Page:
best = new BestSoFar(); evaluator = new Evaluator(); mutator = new Mutator(); collector = new Collector(); evaluator.Collector = collector; collector.Mutator = mutator; collector.Evaluator = evaluator; collector.BestSoFar = best; mutator.Evaluator = evaluator;

Then, a initial genoma is created:

Genoma genoma = new Genoma(); Random rnd = new Random(); for (int k = 0; k<40; k++) { Point pt = new Point(); pt.x = rnd.Next(12); pt.y = rnd.Next(12); genoma.travel.Add(pt); } genoma.value = evaluator.CalculateValue(genoma);

The BestSoFar agent can raise an event. The form is listening to that event, to refresh the best travel drawing. The program sends the genoma to the mutator agent, many times:

best.NewBest += BestGenoma; for (int k = 0; k < 60; k++) { mutator.Post("Mutate", genoma); }

Note the use of the Post method. Every agent implements that method, that invokes a method in the agent, but using a CCR port to invoke the target method. So, the method is executed in a “parallel way”, possibly in a thread from the CCR thread pool.

A simple diagram to explain the interactions between the agents:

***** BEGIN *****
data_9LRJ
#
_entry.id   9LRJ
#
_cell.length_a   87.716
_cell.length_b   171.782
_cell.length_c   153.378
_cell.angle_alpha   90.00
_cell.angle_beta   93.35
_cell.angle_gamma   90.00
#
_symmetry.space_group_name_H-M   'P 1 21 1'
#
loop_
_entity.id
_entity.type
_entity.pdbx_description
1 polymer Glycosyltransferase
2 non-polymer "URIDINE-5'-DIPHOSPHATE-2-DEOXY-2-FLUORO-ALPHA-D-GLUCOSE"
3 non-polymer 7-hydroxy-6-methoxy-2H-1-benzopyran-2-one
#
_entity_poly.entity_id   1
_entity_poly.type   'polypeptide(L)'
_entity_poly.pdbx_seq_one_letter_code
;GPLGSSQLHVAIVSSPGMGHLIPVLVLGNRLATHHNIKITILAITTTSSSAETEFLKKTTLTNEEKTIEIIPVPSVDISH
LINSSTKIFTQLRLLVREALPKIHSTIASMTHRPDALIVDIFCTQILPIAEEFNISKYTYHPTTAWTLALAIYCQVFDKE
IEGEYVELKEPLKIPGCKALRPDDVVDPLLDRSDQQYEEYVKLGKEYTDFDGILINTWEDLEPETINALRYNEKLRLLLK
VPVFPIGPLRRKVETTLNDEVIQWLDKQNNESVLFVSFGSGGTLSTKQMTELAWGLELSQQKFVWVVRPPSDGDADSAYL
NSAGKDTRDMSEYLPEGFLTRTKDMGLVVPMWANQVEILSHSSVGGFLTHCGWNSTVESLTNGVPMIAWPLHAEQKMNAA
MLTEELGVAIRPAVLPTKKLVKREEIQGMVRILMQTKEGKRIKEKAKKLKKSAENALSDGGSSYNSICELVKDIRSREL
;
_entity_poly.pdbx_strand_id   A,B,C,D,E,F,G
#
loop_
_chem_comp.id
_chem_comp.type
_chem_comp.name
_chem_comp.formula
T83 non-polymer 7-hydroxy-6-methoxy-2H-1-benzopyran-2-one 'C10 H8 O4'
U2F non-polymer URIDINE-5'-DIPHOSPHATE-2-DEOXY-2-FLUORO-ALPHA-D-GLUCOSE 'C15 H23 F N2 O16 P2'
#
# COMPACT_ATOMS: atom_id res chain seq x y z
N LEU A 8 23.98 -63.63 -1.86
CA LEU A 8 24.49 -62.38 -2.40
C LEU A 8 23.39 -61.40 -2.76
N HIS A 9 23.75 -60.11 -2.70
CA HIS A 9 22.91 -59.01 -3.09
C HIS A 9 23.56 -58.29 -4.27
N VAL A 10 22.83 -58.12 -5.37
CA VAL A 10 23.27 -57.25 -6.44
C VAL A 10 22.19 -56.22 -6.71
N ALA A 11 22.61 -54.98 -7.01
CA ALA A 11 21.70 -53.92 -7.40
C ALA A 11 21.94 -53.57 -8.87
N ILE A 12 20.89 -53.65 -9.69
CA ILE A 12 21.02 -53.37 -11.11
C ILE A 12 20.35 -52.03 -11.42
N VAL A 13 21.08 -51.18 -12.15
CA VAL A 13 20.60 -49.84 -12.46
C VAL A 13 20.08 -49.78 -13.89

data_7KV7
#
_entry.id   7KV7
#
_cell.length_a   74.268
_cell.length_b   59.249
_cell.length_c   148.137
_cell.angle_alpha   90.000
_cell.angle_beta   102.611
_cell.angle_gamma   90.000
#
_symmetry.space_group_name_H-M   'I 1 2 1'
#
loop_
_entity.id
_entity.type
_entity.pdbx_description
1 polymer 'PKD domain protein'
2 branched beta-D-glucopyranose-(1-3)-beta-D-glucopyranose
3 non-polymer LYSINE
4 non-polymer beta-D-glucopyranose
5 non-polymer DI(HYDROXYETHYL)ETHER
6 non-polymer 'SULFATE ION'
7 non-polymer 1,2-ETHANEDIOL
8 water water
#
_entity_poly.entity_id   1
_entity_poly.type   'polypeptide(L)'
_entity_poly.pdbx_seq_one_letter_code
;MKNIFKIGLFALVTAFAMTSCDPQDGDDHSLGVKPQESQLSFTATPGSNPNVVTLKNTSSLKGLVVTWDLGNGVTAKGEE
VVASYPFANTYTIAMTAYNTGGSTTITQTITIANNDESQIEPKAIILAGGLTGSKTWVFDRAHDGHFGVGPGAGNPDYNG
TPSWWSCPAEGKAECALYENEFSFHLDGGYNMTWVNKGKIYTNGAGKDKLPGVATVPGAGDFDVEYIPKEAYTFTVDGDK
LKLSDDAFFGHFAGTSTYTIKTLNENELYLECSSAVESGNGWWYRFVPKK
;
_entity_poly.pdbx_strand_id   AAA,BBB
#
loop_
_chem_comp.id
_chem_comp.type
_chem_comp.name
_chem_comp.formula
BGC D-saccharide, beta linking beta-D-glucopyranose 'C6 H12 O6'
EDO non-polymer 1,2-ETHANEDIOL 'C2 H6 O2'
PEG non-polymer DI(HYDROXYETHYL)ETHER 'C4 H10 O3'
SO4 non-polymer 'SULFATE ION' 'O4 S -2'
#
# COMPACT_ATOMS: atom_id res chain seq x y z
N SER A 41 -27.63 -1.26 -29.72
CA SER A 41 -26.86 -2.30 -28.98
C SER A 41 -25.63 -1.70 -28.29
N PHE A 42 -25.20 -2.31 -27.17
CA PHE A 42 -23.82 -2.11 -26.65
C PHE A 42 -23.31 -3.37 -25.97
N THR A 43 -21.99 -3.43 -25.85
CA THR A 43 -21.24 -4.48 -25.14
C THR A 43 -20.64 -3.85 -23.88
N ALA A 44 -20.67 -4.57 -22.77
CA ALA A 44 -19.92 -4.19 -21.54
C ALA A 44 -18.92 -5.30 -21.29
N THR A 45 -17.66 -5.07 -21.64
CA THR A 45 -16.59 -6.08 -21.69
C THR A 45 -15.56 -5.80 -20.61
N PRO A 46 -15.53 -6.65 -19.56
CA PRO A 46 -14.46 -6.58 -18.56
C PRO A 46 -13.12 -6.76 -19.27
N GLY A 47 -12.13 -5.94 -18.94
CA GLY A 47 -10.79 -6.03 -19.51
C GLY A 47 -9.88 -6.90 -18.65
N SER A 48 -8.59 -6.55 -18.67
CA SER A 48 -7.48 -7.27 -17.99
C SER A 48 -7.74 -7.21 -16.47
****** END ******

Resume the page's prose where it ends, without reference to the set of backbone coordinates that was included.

The mutator sends each genoma to the Evaluator. This agent calculate the value assigned to that genoma. Then, it sends the genoma to a Collector. This is a new idea, for this example: instead of having a population class, the collector receives genomas, and then when it has n or more, evaluates the best ones, and post them to a Mutator, so the process continues. There is no population concept, or, at least, not the standard population found in other implementations. The best genoma detected by the Collector is informed to the BestSoFar agent. A typical method, from Collector class:

void ProcessList(List<Genoma> list) { list.Sort(comparer); bestsofar.Post("Process",list[0]); evaluator.Post("Evaluate",list[0]); evaluator.Post("Evaluate",list[1]); for (int k = 0; k < 4; k++) { mutator.Post("Mutate",list[k]); mutator.Post("Mutate",list[k]); } }

I must improve the genetic algorithm. Now, it’s using only mutation, and it has no crossover operator. Then, its result is not optimal: it can reach a local minimum, but it could not be the best solution. But the basis of this example, is to show how AjAgents and CCR can be used in an “proof of concept” example.

Conclusions

One can see each agent as a “little cell” or “little organism” that reacts to incoming messages, and sends outcomming messages to other agents. Each agent is loosly coupled with the others. In these examples, the agents were created by code, but it’s clear that they could be created and related using dependency injection frameworks, as Spring.NET or the new Unity Application Block from Microsoft.

Instead of using only CCR ports, I could write the agents as DSS Service components (see Microsoft Robotics Studio for more information), so the algorithm could be “gridified”, and each agents is located in a transparent way to others.

But this is another story….;-)

Incidentally, yesterday this post announced the new version of Microsoft Robotics Developer Studio 2008: